3. The moment when I got my first flat tire, and 15 cyclists stopped and asked if I needed help.
Before I rode regularly, cyclists were these mysterious, ethereal creatures to me. They were incomprehensibly athletic. They seemed uncannily comfortable in Lycra. And then of course I found out they’re just ordinary people, surprise surprise. Except, they’re ordinary people with an extraordinary sense of community.
From the unfailingly wonderful Women & Bicycles Facebook group that answers all my questions with enthusiasm and mutual support and joins me for rides, to the dozen+ cyclists who offered their help when I had a flat tire and was attempting to fix it myself, to the phenomenal folks at my local bike shop who also answer all my questions enthusiastically (yes, I have a lot of questions)… it’s been so warm and fuzzy and awesome.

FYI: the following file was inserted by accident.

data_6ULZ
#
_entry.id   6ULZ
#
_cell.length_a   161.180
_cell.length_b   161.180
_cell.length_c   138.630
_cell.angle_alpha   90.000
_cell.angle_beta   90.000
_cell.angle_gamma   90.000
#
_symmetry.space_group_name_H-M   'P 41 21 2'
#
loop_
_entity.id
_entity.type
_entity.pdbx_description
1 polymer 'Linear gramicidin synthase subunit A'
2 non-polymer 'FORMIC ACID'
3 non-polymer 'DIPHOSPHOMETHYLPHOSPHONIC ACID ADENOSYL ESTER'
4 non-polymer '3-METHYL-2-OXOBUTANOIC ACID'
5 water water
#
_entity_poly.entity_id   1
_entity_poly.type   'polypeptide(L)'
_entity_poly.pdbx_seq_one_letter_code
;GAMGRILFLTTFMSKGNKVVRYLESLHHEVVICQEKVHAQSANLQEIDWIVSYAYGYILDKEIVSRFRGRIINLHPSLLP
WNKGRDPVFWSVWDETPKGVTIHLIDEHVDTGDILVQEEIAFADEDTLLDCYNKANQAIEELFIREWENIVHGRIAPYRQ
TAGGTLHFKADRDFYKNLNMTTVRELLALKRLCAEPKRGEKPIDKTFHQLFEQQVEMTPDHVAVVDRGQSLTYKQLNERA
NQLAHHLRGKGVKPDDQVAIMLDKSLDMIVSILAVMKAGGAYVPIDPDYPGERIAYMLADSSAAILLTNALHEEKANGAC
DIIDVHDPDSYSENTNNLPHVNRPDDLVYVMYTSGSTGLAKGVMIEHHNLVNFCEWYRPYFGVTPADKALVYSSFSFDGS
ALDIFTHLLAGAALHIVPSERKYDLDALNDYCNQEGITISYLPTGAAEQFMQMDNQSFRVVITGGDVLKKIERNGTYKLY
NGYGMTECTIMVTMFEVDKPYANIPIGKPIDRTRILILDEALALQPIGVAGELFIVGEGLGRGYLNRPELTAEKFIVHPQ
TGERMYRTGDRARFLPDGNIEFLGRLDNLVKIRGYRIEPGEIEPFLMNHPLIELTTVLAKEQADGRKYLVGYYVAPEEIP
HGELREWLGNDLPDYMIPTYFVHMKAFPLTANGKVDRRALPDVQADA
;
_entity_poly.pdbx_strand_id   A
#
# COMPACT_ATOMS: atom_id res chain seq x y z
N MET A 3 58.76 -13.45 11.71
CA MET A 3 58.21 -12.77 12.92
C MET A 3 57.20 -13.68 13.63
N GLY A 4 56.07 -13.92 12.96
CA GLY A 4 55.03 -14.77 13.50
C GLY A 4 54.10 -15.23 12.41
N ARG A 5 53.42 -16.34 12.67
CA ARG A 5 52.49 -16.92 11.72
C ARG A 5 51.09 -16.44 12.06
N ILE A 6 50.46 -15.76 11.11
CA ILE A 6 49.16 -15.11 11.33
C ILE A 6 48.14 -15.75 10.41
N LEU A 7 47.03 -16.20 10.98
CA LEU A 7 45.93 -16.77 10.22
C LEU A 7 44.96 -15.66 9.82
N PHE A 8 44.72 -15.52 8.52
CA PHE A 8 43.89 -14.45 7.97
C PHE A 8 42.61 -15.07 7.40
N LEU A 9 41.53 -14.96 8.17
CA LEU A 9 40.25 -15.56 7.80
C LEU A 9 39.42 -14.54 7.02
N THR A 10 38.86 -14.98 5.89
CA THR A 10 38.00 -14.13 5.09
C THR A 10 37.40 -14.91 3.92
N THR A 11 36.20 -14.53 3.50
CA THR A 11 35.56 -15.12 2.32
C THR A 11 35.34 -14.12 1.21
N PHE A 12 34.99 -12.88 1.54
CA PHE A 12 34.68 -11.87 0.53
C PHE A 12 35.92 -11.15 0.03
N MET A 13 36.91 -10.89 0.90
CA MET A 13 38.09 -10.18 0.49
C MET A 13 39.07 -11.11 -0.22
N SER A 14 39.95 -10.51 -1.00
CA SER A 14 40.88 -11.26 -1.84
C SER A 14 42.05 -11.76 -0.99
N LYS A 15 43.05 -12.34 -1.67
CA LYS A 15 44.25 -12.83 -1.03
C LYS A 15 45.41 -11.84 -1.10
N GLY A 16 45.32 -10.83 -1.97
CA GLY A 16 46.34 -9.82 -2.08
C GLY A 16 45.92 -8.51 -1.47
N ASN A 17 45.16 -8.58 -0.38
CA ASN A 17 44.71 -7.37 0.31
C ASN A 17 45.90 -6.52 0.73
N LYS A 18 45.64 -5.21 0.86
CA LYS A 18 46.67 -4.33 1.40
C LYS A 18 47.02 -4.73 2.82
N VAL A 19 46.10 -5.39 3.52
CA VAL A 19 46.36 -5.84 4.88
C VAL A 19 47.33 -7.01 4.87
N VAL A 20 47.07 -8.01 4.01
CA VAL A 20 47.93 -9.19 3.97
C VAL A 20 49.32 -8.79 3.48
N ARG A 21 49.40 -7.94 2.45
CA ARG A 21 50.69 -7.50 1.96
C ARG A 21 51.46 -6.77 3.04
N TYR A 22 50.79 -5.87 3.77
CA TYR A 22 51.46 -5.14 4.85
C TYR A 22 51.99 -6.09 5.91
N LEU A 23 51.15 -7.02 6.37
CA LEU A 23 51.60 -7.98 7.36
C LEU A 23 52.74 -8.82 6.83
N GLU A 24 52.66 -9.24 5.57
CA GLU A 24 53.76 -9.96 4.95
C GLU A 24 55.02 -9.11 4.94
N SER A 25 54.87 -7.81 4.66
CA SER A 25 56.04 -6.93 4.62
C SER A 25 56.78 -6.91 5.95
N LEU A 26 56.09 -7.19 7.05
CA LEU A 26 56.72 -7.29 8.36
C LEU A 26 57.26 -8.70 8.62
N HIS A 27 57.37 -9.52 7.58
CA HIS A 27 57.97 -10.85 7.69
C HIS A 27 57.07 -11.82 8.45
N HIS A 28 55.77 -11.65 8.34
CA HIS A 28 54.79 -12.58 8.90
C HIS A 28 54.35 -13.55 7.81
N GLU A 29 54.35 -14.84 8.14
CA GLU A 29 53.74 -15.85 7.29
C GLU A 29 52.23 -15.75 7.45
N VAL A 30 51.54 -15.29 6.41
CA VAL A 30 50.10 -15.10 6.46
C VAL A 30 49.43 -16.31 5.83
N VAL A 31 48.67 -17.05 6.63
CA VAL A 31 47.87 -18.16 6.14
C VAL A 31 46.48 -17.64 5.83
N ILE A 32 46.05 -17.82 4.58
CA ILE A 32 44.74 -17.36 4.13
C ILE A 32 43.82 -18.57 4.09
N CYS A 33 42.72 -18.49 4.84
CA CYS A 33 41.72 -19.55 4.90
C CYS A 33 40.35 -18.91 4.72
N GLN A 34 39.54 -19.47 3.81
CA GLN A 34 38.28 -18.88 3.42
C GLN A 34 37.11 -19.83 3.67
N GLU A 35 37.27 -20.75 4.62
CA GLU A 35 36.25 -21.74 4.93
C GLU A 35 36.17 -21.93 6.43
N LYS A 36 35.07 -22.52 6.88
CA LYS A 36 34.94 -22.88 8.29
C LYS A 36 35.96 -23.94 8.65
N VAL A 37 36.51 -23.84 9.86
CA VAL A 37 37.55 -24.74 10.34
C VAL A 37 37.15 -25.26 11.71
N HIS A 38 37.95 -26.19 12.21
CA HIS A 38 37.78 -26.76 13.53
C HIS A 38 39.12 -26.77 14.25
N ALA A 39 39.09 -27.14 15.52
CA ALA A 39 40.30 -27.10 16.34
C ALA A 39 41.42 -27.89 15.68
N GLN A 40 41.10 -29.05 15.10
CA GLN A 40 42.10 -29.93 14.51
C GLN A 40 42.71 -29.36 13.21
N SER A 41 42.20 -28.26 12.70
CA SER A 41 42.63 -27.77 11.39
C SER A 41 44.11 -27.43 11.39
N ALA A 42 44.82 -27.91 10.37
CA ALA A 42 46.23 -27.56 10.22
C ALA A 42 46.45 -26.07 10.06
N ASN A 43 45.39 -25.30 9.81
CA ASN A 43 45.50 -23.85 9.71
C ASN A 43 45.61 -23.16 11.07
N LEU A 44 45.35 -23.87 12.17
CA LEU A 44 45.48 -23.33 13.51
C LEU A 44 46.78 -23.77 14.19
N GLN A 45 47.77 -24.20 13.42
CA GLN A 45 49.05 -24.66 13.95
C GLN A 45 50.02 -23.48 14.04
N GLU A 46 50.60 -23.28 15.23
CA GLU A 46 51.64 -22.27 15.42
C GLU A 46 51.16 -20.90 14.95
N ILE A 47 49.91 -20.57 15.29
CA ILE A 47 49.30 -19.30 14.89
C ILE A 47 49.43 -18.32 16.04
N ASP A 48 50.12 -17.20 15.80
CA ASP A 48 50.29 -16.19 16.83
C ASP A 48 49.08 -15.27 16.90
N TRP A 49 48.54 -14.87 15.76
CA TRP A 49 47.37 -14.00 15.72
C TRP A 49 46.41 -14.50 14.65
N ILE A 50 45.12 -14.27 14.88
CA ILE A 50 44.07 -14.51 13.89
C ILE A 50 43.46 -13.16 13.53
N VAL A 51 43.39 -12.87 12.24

Sure, sometimes I’ll run into a jerk out on a trail. But sometimes you run into a jerk any day, anywhere. On the whole, bike people are seriously good people.
4. The moment when I soared past cars stuck in traffic in the bike lane on my commute.
Oh hello there, cars. Look at you, just sitting there. I used to be you, once. But now here I am in my work clothes, just pedaling along in the bike lane at a very moderate pace, and you’re still stuck fuming at that stop sign because you can’t go forward. I remember that fume. I wouldn’t trade places with you for the world, cars. Ok, gotta go. Smell ya later!